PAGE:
Diamonds are forever and Chemainus product Matt Simpson is always going to covet this season’s experience with the Mid-Island Pirates in the B.C. Premier Baseball League.
The Pirates captured the regular season pennant with a 38-10 record, but couldn’t quite finish the job after losing 9-2 to the North Shore Twins during the final of the league’s top five championship tournament at UBC on the long weekend.
Simpson and a host of players from the Duncan and Ladysmith areas contributed to the success of the team, based out of Nanaimo and under the direction of coaching guru Doug Rogers.
“Our coaches, they saw us in our Grade 9-10 years,” said Simpson. “They knew right off the bat we were going to be good three years down the road.”
After starting out in the Chemainus & District Baseball Association, Simpson joined the Cowichan Valley Mustangs in bantam and then became a member of the junior Pirates before making the move to the senior Pirates.
It’s always an adjustment going from one level to another and it was no different for Simpson between the junior and senior Pirates. The team finished eighth last season before making the huge leap in the standings to first.
“It was kind of like I was playing a little bit, obviously not as much as I’m playing now,” Simpson said of his inaugural senior campaign.
He split time between catcher and left field.
The large majority of the players on this year’s team were in Grade 12, including Simpson. That creates some other difficulties with players being so busy at school as well as grad activities.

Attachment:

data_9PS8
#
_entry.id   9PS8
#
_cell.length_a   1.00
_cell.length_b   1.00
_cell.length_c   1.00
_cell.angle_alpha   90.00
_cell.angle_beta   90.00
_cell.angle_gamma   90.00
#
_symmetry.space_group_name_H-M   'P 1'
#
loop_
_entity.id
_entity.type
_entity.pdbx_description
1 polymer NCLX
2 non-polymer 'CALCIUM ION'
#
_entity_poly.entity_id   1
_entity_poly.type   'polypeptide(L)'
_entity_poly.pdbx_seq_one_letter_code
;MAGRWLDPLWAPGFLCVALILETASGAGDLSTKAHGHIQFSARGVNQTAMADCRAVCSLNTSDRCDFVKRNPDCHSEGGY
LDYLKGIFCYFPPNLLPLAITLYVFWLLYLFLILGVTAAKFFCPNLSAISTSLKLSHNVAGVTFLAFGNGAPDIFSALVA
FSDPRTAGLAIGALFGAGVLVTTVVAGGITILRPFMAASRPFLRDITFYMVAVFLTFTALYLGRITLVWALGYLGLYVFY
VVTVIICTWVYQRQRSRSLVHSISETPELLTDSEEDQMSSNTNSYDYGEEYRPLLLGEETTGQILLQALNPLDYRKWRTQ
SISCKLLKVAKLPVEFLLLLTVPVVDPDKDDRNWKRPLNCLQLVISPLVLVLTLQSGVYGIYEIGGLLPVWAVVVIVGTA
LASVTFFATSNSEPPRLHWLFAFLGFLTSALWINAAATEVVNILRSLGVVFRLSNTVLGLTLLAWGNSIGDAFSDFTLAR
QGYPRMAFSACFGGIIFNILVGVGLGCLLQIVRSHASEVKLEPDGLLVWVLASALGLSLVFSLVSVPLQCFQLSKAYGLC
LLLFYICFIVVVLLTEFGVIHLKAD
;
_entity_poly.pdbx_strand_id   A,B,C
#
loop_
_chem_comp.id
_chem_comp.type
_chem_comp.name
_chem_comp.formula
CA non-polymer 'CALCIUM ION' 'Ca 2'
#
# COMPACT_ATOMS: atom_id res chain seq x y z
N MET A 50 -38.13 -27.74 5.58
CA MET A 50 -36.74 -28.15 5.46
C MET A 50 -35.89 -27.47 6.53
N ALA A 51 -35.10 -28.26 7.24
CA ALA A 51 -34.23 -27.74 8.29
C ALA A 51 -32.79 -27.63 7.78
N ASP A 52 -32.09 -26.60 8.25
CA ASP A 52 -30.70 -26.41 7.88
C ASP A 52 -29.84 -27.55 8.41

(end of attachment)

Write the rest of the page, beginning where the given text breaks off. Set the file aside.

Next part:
“There’s weekends guys couldn’t make it – they had prom and grad stuff,” Simpson conceded.
He was the co-valedictorian of his grad class at Chemainus Secondary School.
The Pirates were so solid from top to bottom, they didn’t miss a beat whenever anyone was absent.
A hectic regular season schedule also included regular workouts for Simpson at Anytime Fitness in Chemainus.
“They still expect us to do workouts on our own throughout the year,” he indicated.
Simpson always sees room for improvement in himself.
“I would have liked to get my batting average a little bit higher,” he conceded.
Simpson batted around the .250 mark for the season.
The Pirates swept Victoria Eagles 6-1 and 5-3 at Nanaimo’s Serauxmen Stadium to earn their place in the final four tournament.
There’s now a brief period for Simpson to take a break and then get used to the idea of life after high school, as he’s heading to Vancouver Island University in the Bachelor of Education program.
“I guess when September comes around, it’ll stick in my mind I’m not going back to high school again.”
Simpson’s late birthdate ensures he can play another season with the Pirates.
“Hopefully after that year, I’ll go down to the States on a baseball scholarship,” he said.
“I’ve been talking to a few schools. Just the right offer hasn’t come up yet.”
Looking back on his time since joining the Pirates, Simpson has nothing but fond memories.
“I’ve loved it – just being able to play, especially playing at a high level, too. It doesn’t really matter where I’m playing.”